I woke up early but Ed didn’t want to get up. He’s beat and will be so glad to get back to a normal schedule … meaning that he can sleep as long as he wants! Hahahaha! As it turned out, I’m kind of glad that he slept in. I was ready long before our tour was ready, so I took the tender over to Guernsey Island about 9 am and just walked around the small town. It’s a great little town but extremely hilly, which would’ve been a killer for Ed.
They were occupied during WWII by the Germans and there are still hundreds of old bunkers around the island. Before the occupation, in 1940, the citizens of Guernsey sent all of the children 7 and older, plus pregnant women, to Europe for safety reasons. Then when the war was over, around 1945, the Europeans who fostered those children were asked to send them back home to their families. The children, some of whom could barely remember “home,” didn’t want to leave their new families. Needless to say, the foster families had come to love those children and asked if they could adopt them. Many of the children did return to the island of Guernsey but eventually returned to Europe as adults, to resume their foster relationships and to go to university. Some never returned to Guernsey after that. Can you imagine? Almost an entire generation who left the island and wasn’t available to tend the farms with their parents or to continue running the family shops … all because of WWII and the Germans.
I didn’t stay with the entire tour and bugged out about 11:30. It was just too far to walk to go to Castle Cornet and I really wanted to get back to Ed. We came back though to have lunch on the island and so that Ed could see a part of it and to hear what I had learned.
Lunch. It doesn’t seem like a hard thing to have but we had so much trouble just getting lunch on Guernsey! I gave Ed a mini-tour and then we stopped at Albion Tavern. It was just a little hole in the wall kind of place with a great atmosphere. Unfortunately, the service was horrible. We ordered drinks, which we got quickly, but the food took forever! We waited and waited and just finally gave up and decided to go elsewhere. There was another group from the ship who had just ordered. I went over and told them that we were giving up and they were welcome to our meal, when it FINALLY came out. I have no clue if they took advantage of the free meal but I hope they did.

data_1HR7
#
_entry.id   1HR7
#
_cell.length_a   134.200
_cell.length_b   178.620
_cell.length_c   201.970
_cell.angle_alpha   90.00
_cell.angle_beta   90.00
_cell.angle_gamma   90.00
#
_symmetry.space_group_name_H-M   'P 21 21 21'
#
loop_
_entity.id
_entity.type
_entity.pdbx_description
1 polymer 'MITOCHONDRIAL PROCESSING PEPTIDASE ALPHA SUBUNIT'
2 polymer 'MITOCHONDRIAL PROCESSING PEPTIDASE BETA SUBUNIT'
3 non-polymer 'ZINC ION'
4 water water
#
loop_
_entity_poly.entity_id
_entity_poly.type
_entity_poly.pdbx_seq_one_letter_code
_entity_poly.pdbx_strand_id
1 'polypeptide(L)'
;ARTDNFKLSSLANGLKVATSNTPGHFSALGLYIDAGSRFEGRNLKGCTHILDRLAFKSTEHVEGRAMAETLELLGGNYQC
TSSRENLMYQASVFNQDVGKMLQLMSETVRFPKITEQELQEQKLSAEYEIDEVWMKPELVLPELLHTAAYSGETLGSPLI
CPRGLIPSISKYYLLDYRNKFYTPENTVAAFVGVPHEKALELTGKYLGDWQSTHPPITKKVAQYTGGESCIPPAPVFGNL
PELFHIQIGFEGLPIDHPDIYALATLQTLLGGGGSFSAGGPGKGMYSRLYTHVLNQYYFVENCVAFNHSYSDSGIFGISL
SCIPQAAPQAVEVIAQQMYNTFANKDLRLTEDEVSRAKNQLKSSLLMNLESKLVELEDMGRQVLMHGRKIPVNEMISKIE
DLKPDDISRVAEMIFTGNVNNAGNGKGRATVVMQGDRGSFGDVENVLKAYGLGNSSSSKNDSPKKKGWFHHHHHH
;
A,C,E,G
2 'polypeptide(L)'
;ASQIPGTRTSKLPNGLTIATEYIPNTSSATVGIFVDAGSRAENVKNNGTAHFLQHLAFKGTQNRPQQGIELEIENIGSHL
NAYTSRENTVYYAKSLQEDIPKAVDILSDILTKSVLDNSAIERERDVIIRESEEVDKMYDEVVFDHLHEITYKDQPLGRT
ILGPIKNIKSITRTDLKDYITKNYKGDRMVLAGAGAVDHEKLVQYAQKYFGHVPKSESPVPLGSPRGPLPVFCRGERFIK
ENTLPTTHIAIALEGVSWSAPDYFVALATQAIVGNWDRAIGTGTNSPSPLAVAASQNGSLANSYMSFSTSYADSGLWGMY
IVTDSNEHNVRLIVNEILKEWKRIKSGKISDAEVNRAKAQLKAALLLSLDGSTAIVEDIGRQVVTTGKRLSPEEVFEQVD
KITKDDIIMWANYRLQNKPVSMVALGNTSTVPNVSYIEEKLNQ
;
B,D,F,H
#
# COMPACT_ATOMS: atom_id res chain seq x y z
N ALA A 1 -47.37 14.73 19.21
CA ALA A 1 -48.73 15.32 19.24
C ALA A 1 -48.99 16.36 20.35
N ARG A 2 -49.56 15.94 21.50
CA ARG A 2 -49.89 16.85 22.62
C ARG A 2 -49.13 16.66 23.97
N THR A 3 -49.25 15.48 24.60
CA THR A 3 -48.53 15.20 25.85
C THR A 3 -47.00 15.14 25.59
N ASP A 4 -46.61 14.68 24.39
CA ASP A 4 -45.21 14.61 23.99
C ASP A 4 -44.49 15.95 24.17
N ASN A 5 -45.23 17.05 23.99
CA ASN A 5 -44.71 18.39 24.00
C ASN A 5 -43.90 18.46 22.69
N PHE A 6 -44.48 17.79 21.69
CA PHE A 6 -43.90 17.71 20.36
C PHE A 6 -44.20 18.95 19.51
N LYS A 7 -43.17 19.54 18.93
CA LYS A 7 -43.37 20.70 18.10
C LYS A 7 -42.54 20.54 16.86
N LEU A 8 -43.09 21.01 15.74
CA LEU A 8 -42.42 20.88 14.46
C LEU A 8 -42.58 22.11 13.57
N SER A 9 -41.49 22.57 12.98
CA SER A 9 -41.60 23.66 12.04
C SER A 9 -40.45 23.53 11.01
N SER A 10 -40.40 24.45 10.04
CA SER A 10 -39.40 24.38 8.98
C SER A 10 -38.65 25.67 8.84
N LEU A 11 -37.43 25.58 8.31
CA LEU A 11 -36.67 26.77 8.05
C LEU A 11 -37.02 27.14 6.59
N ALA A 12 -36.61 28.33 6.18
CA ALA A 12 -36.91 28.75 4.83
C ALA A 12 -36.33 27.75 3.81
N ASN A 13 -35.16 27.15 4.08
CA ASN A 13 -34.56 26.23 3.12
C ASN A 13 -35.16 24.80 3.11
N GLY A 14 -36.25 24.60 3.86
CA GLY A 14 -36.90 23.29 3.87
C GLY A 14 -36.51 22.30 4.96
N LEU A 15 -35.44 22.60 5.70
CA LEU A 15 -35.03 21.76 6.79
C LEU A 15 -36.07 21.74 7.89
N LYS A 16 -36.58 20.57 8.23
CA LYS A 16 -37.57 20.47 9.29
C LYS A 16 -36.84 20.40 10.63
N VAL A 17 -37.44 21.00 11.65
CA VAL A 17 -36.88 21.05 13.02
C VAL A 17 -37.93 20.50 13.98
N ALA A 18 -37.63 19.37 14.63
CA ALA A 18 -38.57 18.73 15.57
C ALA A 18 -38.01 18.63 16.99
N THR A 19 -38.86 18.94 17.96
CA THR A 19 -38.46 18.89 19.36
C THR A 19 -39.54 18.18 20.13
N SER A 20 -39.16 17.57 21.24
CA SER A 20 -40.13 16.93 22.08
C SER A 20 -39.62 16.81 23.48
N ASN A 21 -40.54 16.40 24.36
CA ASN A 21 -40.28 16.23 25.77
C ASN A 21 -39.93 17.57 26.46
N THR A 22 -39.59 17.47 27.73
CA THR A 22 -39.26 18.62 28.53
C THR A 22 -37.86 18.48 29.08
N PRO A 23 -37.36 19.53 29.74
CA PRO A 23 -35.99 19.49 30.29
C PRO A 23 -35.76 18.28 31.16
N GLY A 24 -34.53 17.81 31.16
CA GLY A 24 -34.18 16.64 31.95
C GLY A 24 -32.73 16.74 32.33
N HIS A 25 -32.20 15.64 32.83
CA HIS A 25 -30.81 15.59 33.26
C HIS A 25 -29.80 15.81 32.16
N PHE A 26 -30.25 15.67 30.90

Then we went to The White Hart, right on the waterfront. This is a tourist town so who would’ve thought that they would close their kitchen at 3 pm??? It was only 2 pm for us since we had gone through a time zone change from England. We sat down, reviewed the menu and made our decision. Then a server stopped by our table to tell us the bad news. Geez!!!
Ok, let’s just go back to the ship and eat. We got there about 3:30 and they were just closing down the hot meals section of their buffet. Crap!!! At least the salad bar was open so we didn’t go hungry and we probably ate healthier anyway. Doesn’t mean that I enjoyed it though.
We had dinner at La Fontaine and, for the first time on the trip, we just went to dinner; we didn’t call Stu and Dena first and they didn’t call us. Funny, they seated us at a table for 8, right next to Stu and Dena! One couple was from Fort Meyers, one from Australia, and one from South Africa. It was fascinating to listen to the other couples. The Aussies had gone up the hill to a bunker museum that day. I wish we had known about it but, then again, we probably wouldn’t have walked all the way up the hill anyway. It sounded like a great museum.
After dinner, Stu and Dena went to the Dancing with the Stars dance-off, featuring various people from the ship as the finalists. Ed and I decided to go to the Crow’s Nest instead. It was so peaceful, overlooking St Peter Port, having a drink, and listening to the Piano-Man Lee. What a great way to end the day!